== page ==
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Power of attorney in France explained

PUBLISHED: 12:21 14 February 2018 | UPDATED: 12:30 14 February 2018

Power of attorney in France explained © djedzura / Thinkstockphotos

Power of attorney in France explained © djedzura / Thinkstockphotos

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If you want to give someone the power to act on your behalf in France, whether to sign your property purchase documents or if you lose mental capacity, you’ll need to apply for the French equivalent of power of attorney

Dan Harris is Head of International and Cross-Border at Stone King LLP

A French power of attorney (called a procuration) allows us to give a third party the authority to act on our behalf and manage our financial and personal affairs. The transactions are primarily financial in nature and typically involve giving the power to a notaire (or their clerk) to execute deeds, allowing transactions, such as the sale or purchase of real estate to take place in our absence.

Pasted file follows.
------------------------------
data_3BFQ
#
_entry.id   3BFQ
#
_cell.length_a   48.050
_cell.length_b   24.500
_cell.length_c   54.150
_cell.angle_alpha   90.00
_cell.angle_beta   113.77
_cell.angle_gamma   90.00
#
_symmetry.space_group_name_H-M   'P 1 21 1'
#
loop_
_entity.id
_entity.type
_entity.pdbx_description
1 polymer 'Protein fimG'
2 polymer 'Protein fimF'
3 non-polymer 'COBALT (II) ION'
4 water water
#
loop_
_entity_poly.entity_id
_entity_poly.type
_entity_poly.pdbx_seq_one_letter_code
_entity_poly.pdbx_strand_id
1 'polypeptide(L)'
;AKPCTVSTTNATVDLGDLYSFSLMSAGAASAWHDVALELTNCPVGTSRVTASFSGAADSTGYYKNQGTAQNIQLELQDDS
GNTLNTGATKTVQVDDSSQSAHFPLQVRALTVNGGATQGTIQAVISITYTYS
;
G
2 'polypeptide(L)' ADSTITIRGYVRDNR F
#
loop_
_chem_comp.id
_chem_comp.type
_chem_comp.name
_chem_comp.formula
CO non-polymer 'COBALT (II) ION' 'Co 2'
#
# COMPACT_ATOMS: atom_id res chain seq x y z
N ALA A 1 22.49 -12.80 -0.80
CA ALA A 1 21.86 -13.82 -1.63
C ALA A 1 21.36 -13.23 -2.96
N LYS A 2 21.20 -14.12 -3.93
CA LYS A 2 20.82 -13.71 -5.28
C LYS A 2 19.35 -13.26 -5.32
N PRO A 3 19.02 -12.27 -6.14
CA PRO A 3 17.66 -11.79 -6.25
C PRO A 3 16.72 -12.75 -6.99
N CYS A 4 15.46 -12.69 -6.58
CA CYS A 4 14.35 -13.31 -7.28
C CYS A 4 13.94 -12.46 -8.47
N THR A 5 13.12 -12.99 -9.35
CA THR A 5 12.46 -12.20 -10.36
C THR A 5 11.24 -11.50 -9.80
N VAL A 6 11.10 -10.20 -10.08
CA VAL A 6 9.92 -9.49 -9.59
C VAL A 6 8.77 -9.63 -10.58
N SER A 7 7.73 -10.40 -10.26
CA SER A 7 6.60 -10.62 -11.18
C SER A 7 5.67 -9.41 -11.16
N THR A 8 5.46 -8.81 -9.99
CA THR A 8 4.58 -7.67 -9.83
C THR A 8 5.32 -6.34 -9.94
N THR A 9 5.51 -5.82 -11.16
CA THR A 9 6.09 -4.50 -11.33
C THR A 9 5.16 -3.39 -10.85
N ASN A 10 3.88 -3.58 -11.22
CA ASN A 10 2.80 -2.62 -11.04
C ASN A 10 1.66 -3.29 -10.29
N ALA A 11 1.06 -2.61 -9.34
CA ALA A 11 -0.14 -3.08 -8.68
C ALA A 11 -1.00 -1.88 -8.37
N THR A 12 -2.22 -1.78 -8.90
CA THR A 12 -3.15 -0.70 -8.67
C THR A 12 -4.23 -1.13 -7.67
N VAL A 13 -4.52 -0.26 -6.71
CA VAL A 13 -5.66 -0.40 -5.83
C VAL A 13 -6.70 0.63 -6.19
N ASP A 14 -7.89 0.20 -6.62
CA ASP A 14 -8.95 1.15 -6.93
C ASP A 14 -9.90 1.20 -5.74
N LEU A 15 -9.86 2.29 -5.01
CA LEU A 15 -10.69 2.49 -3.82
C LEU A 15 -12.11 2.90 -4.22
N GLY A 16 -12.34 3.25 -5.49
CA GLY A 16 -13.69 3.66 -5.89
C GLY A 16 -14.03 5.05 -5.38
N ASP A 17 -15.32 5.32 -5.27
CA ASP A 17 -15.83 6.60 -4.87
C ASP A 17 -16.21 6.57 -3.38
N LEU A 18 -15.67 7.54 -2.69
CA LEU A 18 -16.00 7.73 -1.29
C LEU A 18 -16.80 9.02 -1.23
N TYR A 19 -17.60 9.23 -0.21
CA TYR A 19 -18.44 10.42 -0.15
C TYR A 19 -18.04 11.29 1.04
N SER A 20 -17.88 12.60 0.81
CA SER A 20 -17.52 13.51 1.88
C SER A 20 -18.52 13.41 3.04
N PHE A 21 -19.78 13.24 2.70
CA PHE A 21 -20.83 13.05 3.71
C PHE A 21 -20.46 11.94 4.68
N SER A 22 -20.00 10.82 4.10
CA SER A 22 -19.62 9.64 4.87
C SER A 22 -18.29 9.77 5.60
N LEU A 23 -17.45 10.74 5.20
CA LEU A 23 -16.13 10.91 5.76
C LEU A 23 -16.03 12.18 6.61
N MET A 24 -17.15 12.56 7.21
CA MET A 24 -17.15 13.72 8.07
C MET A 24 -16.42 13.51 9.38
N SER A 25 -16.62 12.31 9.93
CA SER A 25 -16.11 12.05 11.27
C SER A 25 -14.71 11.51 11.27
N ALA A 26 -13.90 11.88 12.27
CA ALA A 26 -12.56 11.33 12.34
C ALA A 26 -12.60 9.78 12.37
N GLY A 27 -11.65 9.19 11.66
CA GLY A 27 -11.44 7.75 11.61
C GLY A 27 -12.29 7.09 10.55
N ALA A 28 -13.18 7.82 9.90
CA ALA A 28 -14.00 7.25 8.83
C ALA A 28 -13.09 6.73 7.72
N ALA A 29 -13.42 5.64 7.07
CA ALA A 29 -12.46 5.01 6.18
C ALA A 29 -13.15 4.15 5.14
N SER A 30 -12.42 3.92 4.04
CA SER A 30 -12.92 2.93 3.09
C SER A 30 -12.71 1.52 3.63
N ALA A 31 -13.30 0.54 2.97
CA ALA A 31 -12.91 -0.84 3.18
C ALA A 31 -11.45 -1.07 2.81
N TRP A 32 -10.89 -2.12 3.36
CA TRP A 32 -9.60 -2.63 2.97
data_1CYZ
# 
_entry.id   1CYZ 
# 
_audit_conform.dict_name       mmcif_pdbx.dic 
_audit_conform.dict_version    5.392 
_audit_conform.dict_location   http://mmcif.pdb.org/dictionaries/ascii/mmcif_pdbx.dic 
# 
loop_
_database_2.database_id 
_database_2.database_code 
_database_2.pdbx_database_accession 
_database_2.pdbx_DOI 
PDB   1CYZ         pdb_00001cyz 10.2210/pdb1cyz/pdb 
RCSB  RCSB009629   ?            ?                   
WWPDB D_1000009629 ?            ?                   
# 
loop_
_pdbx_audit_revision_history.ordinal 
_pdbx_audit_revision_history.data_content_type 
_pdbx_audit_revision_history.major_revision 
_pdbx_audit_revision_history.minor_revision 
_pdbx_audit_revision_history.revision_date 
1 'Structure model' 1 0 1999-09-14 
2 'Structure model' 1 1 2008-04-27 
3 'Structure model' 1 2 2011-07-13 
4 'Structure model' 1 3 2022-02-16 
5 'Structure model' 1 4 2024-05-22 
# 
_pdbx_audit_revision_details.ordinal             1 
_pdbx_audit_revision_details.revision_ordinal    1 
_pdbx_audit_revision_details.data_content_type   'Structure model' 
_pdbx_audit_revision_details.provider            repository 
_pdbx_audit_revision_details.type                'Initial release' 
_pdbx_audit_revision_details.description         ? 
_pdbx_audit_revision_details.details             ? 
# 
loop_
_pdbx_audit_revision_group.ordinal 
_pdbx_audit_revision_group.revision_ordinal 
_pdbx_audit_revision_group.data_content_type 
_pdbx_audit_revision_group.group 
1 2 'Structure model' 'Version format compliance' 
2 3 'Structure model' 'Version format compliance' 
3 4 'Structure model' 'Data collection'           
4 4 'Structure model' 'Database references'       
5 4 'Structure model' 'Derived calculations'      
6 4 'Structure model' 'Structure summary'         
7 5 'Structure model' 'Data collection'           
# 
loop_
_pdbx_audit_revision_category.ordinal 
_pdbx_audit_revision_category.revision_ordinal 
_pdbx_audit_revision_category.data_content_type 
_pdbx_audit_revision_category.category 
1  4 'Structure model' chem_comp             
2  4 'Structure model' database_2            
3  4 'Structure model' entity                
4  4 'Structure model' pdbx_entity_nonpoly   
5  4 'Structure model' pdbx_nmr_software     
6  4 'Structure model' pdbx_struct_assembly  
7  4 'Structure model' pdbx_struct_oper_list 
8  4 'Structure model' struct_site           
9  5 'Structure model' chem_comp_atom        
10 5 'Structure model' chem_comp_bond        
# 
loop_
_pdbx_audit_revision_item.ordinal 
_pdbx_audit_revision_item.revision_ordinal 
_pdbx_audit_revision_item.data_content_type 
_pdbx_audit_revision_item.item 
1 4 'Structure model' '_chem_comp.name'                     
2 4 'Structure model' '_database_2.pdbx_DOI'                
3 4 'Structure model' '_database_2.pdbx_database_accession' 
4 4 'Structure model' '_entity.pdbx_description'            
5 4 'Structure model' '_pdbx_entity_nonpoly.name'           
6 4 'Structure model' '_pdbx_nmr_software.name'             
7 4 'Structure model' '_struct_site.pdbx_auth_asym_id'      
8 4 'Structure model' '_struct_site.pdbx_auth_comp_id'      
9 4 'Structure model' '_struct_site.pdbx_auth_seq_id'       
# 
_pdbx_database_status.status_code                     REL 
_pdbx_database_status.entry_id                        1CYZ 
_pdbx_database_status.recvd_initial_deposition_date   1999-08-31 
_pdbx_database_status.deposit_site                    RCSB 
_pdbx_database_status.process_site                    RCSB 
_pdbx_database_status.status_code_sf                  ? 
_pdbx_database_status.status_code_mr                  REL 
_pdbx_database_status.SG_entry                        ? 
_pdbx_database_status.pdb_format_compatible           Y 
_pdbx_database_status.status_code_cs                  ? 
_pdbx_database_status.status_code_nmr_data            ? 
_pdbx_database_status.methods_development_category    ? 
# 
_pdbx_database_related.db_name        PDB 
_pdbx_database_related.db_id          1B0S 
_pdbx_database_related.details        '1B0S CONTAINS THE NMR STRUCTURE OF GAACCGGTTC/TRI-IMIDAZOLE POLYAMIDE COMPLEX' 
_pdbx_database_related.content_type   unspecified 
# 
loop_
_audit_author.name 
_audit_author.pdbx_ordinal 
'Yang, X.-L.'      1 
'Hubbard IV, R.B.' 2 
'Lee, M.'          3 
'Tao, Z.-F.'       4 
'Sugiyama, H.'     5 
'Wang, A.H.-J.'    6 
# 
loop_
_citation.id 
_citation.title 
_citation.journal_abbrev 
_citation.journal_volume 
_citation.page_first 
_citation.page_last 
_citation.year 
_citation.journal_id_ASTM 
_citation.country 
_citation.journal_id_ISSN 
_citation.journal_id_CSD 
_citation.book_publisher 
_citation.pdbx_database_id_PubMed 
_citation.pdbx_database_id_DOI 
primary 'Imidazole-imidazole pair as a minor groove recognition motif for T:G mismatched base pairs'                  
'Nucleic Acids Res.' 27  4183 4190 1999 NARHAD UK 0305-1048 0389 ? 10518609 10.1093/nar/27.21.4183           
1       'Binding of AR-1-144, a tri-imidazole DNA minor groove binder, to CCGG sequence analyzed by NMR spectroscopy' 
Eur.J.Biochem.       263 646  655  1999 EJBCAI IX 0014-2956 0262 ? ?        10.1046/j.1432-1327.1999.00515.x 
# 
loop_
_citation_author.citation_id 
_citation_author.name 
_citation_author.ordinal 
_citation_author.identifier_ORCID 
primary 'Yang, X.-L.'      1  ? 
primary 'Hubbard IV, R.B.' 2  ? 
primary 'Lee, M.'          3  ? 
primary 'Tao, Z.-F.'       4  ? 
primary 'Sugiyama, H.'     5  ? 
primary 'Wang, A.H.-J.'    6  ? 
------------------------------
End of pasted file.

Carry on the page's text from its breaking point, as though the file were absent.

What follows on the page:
They can also include nominating a person to act on our behalf should we lose mental capacity. In France this document is called a mandat de protection future.

What is a mandat de protection future and how can I make one?

A mandat de protection future allows each of us (the ‘donor’) to nominate a person (the ‘attorney’) to manage our affairs after we have lost (or are losing) mental capacity. The nominated ‘attorney’ can be a friend or family member, or a professional. Technically it is possible to draw up a mandat de protection future at home without legal advice, but these are more limited in scope than a mandat made before a French notaire. For example, a mandat executed before a notaire can potentially allow your attorney to have the power to buy and sell assets, whereas if your attorney needs to take these actions under a ‘home-made’ mandat, the attorney would need the approval of the court.

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Is there an English equivalent of a mandat de protection future?